>•" The responsibility of the insane for their affliction was to be assumed even in cases in which the person’s sins were not manifest. The vita of Wulfstan of Worcester, in narrating the descent into madness of an ostensibly innocent person, observes that he is nonetheless punished ‘dei iuditio’, which is ‘nonnumquam occulto’ but ‘numquam iniusto’ (ed. Winterbottom and Thomson 2002: 72). The peculiar idiom with which the translator of the Canons chooses to introduce the problem of insanity suggests his adherence to this view. The only other instance of the collocation feallan of geþohtum occurs in the gloss on Psalm 5: 11 in the Arundel Psalter, in which the psalmist enjoins God to abandon the unrighteous to confusion: ‘iudica illos deus; decidant a cogitationibus suis; secundum multitudinem impietatum eorum expelle eos quoniam irritauerunt te domine’. It may thus be significant that A 46 is subsequent to a series of canons that are arguably concerned with sins of thought. Nigel Walker (1967-73: i. 15), who unfortunately mistakes Thorpe’s 1840 Latin translation for a Latin source and suggests that it was composed by Ecgberht, archbishop of York, remarks that this canon’s concern with pecuniary settlement lends it an air of secular law rather than penitential literature. But prescriptions of monetary settlement as a specifically spiritual remedy are frequent in penitentials (see McNeill 1932: 21). That this canon recommends the payment of compensation without specifying an amount indicates its conformity to the conventions of penitential literature rather than to those of secular legislation: cf. PT I, iv, 1 (cited in the note to B 20). þone: The emendation of Bx’s þonne is supported by the parallel construction in the next sentence. Unfortunately, Y is defective at this point. hine wið oðær swylc gescyldan: The insane man is to be kept by his kin from inflicting further injuries on others. (Frantzen 2008 takes gescyldan rather to mean ‘hold liable’.) William of Malmesbury’s Vita Wulfstani chides one careless guardian (though not a kinsman of the lunatic) whose inattention leaves the afflicted person free to terrorize the residents of a nearby village after having freed himself from his fetters (ed. Winterbottom and Thomson 2002: 72). on ðam ungewitte: On the face of it, the phrase would seem to mean ‘in that state of madness’, and thus the injunction of the second sentence of the canon would be that if the slain man’s kin avenge him on the killer while he is in his madness and before it is known whether the lunatic’s family will intercede on his behalf, they must pay compensation. Yet Thorpe (1840: ii. 237) translates this phrase ‘inscienter’—i.e. the avenging party kills the insane man ‘in a state of ignorance’, before it is known whether his kin will offer a settlement for the first slaying. The text offers little ground for certainty about the meaning: while OE ungemtt appears with some consist­ ency to have had the meaning ‘insanity’, it might also mean ‘idiocy, simplemindedness’. Alfred’s translation of Gregory’s Regula pastoralis offers the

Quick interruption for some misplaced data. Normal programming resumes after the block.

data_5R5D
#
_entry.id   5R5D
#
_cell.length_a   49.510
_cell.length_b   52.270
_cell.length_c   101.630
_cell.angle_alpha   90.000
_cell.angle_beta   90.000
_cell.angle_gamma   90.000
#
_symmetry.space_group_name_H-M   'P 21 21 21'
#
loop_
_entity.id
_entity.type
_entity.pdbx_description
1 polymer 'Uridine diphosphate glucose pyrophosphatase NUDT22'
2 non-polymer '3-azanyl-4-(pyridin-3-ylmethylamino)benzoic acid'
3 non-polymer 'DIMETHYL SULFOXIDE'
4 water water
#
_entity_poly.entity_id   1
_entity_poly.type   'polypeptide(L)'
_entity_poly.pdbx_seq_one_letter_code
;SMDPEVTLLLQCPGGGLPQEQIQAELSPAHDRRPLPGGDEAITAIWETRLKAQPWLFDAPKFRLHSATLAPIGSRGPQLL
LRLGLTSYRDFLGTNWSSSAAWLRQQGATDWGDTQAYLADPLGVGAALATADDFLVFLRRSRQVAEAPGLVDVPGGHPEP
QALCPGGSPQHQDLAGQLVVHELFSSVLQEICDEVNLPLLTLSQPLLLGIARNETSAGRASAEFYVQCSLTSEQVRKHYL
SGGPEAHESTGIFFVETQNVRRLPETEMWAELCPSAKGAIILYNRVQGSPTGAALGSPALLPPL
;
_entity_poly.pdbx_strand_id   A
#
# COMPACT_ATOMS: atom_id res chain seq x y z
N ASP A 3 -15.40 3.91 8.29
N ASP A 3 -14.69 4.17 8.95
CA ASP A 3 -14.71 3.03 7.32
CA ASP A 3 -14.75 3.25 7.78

usage that seems most nearly parallel to that of the Canons of Theodore, given the concern of penitentials with the emotional and spiritual condition of the penitent(s), who would in this instance be not the lunatic but the angry crowd which slays him: Da Sonne hie beræsaS on suelce weamodnesse hie sindon sua micle wærlicor to oferbuganne sua mon ongiet ðæt hie on maran ungemtte beoð (‘who, when they fall into such anger, are the more cautiously to be avoided the more out of their senses they are seen to be’; ed. and trans. Sweet 1871: 295; cf. a similar parallel at p. 296). The translator of CT may be suggesting some likeness between the spiritual condition of the insane offender and that of the men who hastily take vengeance before the remedy of settlement has been ventured; this, at any rate, is one way to account for a pairing of clauses whose logical relation to each other is not immediately obvious. In his Vita Wulfstani, William of Malmesbury similarly likens to madness the refusal of a group of brothers to accede to Wulfstan’s entreaties that they accept compensation: ‘Tantus eos dolor interims fraterni succen­ derat ut totam sibi humanitatem adimerent. Quantus enim erat furor beatam illam canitiem in puluere uolutatam despicere, quam etiam ipsos angelos puto reueritos fuisse!’ (ed. Winterbottom and Thomson 2002: 90). Frantzen 2008 offers a rather different interpretation of A 47: ‘If someone slays another in (a fit of) insanity, before one knows whether his kinsmen wish to intercede for him, the man (sic: the men [Frantzen’s note]) who killed him should make compensation to his kinsmen for that man.’